The longitudinal Study of Cognitive Change in Normal Healthy Old Age (LSCC) is a population study including 6,342 healthy residence of Greater Manchester and Newcastle-upon-Tyne aged from 42 to 92 in 1983. Two different batteries of cognitive tests were alternately administered biennially with additional questionnaires and Dna sample collection until 2003. The aims of the study were to:

• to determine sources of variations in rates of cognitive change between individuals
• to identify factors that slow or accelerate cognitive ageing and that prolong mental productivity or accelerate decline
• to generate and test functional models for the processes of biological ageing, especially of ageing of the brain and the central nervous system
• to test whether the neurophysiological and consequent cognitive changes differ in idiosyncratic patterns between individuals

The Health Survey for England series was designed to monitor trends in the nation’s health, to estimate the proportion of people in England who have specified health conditions, and to estimate the prevalence of risk factors associated with these conditions. The surveys provide regular information that cannot be obtained from other sources on a range of aspects concerning the public’s health. The surveys have been carried out since 1994 by the Joint Health Surveys Unit of NatCen Social Research and the Research Department of Epidemiology and Public Health at UCL. Individuals are asked for written consent to link their HSE records to mortality and cancer registration data (from HSE 1994 onwards) and to Hospital Episodes Statistics (from HSE 2003 participants onwards).

Each survey in the series includes core questions and measurements (such as blood pressure, height and weight, and analysis of blood and saliva samples), as well as modules of questions on topics that vary from year to year. New topics in 2014 year included hearing and mental health. The achieved sample for the 2014 survey was 8,077 adults (aged 16 and over) and 2,003 children (aged 0-15).

For the Esprit study, 1863 non-institutionalized persons aged 65 years and over were randomly recruited in 1999 from the Montpellier district electoral rolls, and re-examined 6-times at 2-3 yearly intervals. Objectives:

1) To determine current and lifetime prevalence as well as incidence of psychiatric disorder in the elderly;
2) to determine the risk factors for these disorders, their relative weight and interactions;
3) to study clinical heterogeneity;
4) to estimate the probability of transition towards a subsyndromic state or a given pathology;
5) to elaborate predictive etiological models.

The aim of the Cambridge Centre for Ageing and Neuroscience (Cam-CAN) project is to identify the neural mechanisms underpinning successful cognitive ageing. The study recruitment participants over 18 from resident within Cambridge City and used epidemiological, behavioural, and neuroimaging data to understand how individuals can best retain cognitive abilities into old age. A major aim of the research programme is to understand the nature of brain-cognition relationships across the lifespan, and to highlight the importance of abilities that are maintained into old age.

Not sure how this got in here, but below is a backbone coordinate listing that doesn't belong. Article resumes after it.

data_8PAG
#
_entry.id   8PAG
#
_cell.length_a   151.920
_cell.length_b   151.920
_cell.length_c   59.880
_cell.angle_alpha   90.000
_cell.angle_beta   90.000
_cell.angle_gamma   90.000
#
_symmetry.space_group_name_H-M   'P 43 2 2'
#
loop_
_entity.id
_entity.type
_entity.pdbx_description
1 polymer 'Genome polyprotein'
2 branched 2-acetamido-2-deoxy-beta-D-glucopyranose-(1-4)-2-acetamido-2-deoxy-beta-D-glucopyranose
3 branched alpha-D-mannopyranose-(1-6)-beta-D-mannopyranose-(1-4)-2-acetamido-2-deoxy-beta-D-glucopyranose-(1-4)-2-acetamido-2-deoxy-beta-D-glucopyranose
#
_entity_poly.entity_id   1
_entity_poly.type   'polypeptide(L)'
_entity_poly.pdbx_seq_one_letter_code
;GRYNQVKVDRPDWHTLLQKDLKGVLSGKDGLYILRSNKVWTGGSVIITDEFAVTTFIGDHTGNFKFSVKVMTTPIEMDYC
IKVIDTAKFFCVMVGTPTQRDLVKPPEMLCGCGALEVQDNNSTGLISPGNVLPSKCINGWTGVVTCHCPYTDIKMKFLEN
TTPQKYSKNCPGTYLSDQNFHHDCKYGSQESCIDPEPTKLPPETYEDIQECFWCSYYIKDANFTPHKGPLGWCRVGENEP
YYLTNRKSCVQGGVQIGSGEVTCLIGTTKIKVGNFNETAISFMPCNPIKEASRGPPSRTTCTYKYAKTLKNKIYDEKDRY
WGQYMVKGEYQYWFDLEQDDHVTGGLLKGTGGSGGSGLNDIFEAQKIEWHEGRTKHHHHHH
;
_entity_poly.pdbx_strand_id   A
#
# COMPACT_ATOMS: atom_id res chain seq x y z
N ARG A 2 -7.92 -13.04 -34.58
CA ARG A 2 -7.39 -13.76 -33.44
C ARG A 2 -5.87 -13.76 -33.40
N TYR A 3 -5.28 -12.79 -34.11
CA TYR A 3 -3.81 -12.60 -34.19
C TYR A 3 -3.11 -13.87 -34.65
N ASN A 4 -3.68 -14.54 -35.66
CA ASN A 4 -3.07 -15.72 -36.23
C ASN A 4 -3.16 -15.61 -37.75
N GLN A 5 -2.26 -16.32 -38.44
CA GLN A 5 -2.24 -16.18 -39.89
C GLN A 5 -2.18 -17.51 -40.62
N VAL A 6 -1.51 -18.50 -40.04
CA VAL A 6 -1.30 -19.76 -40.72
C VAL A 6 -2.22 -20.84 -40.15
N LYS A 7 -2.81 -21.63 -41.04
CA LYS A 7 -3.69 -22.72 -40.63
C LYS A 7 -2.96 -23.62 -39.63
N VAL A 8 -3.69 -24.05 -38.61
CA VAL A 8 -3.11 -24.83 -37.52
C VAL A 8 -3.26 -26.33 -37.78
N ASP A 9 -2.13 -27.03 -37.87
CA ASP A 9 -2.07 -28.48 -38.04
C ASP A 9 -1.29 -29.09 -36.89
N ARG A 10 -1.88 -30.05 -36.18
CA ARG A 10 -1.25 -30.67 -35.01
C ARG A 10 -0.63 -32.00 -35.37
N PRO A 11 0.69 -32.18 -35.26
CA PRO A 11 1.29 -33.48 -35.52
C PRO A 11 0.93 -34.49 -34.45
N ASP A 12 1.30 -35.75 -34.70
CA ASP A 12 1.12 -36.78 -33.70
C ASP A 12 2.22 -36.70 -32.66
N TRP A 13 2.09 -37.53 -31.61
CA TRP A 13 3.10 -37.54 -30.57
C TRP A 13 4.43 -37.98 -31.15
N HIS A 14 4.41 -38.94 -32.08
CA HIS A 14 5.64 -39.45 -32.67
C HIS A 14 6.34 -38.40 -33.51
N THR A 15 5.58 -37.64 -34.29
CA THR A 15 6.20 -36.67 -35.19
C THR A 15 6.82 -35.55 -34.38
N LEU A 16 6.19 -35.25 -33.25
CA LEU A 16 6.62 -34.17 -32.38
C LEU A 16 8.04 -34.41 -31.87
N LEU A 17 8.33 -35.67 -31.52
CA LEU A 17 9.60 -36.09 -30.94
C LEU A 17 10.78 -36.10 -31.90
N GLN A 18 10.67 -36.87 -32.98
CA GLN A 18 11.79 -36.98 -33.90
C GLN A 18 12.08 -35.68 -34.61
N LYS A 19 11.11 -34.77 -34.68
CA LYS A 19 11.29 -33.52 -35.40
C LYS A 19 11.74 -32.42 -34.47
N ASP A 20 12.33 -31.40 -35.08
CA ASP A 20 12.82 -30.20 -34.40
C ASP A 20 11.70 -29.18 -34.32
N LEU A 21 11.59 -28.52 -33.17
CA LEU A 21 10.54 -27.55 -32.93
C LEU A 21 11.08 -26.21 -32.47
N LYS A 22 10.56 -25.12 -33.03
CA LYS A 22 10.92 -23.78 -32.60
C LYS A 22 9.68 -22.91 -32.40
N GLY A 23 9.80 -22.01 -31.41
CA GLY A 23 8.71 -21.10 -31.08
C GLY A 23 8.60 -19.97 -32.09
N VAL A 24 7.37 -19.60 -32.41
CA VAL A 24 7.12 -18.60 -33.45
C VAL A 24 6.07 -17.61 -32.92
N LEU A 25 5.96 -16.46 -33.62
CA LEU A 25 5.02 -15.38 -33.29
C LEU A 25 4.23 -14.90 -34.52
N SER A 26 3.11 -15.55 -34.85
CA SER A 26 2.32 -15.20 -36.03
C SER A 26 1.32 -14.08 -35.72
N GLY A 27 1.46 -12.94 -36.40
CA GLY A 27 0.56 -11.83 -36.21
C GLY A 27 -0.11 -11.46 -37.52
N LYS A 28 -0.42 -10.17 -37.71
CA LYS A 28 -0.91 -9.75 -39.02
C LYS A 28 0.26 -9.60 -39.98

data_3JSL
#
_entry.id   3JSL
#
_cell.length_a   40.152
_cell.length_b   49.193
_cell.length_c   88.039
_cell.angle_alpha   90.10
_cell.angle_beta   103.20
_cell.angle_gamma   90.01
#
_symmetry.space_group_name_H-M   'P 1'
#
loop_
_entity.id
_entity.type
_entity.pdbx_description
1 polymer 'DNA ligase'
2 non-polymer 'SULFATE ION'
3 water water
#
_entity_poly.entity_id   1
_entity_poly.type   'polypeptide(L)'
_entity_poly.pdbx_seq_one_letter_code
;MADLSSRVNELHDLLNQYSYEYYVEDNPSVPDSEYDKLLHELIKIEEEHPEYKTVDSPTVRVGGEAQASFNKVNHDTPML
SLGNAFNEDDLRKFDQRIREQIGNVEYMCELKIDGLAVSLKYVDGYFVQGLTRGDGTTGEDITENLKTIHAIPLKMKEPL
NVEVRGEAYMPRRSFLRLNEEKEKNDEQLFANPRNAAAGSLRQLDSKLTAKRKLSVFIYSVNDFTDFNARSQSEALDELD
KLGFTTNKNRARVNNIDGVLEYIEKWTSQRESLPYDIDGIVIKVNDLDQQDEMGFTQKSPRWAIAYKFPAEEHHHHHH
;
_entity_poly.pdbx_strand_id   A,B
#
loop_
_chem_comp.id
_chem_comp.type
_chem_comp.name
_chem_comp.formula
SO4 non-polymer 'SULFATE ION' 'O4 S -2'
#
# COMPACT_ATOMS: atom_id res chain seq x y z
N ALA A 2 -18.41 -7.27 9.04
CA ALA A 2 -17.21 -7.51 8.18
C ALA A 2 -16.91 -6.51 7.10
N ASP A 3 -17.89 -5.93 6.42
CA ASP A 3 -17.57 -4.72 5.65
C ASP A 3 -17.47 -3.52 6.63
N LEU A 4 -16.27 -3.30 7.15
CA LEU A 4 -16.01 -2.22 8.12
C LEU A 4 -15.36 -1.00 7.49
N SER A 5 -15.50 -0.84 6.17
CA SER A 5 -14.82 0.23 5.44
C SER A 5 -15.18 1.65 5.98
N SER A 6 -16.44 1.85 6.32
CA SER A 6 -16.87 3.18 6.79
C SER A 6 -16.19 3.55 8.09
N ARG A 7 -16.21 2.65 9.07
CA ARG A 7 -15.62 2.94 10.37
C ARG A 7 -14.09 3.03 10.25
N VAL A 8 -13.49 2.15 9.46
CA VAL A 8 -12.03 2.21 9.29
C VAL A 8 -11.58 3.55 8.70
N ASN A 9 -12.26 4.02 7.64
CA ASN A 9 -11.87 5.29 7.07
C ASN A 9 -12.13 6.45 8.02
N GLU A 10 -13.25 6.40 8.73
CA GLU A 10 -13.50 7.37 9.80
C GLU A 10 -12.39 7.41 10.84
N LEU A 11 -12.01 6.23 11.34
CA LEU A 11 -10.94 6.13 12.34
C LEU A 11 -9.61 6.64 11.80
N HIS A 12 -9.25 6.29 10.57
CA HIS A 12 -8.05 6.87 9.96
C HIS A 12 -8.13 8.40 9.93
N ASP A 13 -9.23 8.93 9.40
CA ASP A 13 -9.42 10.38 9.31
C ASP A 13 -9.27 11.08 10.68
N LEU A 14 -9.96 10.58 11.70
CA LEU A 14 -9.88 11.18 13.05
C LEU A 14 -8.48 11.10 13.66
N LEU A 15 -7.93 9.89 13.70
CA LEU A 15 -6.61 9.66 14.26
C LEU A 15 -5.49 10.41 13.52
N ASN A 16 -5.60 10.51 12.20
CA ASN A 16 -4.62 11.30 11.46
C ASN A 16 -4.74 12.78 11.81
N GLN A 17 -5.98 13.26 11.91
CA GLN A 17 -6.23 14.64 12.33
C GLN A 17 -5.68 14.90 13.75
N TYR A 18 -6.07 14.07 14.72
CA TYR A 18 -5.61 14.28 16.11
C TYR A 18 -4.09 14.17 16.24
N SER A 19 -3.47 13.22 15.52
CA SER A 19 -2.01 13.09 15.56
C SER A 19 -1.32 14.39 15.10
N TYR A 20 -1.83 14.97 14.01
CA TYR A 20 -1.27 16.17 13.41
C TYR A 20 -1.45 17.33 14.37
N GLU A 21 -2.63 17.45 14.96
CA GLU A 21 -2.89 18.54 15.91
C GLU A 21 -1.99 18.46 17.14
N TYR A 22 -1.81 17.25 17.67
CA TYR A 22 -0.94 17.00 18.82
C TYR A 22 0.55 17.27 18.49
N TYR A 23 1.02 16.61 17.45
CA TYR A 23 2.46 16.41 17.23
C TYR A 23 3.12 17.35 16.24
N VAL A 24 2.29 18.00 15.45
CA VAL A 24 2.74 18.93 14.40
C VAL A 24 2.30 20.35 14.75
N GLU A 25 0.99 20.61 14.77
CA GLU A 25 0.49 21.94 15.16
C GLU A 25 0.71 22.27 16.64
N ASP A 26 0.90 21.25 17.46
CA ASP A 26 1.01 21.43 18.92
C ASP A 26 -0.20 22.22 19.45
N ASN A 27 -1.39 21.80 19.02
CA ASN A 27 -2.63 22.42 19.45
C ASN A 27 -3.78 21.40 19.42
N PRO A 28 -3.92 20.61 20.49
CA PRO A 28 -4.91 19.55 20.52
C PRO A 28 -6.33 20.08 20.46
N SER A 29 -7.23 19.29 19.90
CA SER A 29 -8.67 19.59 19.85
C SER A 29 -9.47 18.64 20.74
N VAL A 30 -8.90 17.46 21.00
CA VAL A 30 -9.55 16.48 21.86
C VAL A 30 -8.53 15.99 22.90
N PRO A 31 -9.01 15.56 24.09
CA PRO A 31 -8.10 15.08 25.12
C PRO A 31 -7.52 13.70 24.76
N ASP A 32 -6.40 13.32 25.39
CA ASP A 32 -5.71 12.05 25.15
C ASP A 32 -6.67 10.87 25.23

This population study was not designed to have repeated measures for each participant, but rather as one extended and comprehensive study visit that took place over 3 stages.

The Health 2000 Survey, carried out in 2000-2001 in Finland, was coordinated by the National Institute for Health and Welfare, THL (the former National Public Health Institute) in co-operation with an extensive network of organizations and experts. The aim of the survey was to provide information on major public health problems, their causes and treatment, health service needs and utilization as well as functional and working capacity. The data for the survey were collected in comprehensive health examination including blood sampling, in interviews and in self-administered questionnaires. The nationally representative sample included 8,028 persons aged 30 or over of whom 85% participated in the health examination conducted at 80 areas in the mainland Finland. In addition, 1,894 young adults (18-29 years) were invited to the health interview and fill in the questionnaire. Further, 1,278 people who had taken part in Mini-Finland Health Survey carried out in 1978-1980 were invited to the re-examination.

The follow-up of the Health 2000 Survey, the Health 2011 Survey, was carried out in 2011-2012. All members of the Health 2000 sample (n=8,135), who were living in Finland in 2011 and had not refused requests to be invited to further studies, were invited to the Health 2011 Survey. In 2011, they were at least 29 years of age. A total of 59% of them participated in the health examination conducted at 59 areas in Finland. In addition, a new random sample of young adults (aged 18-28, n=1,994) was taken. A total of 415 of them were invited to the health examination and the rest of them (1,579) received only the postal questionnaire. Further, 920 people who had previously taken part in the Mini-Finland Health Survey and invited to re-examination in 2001 were invited.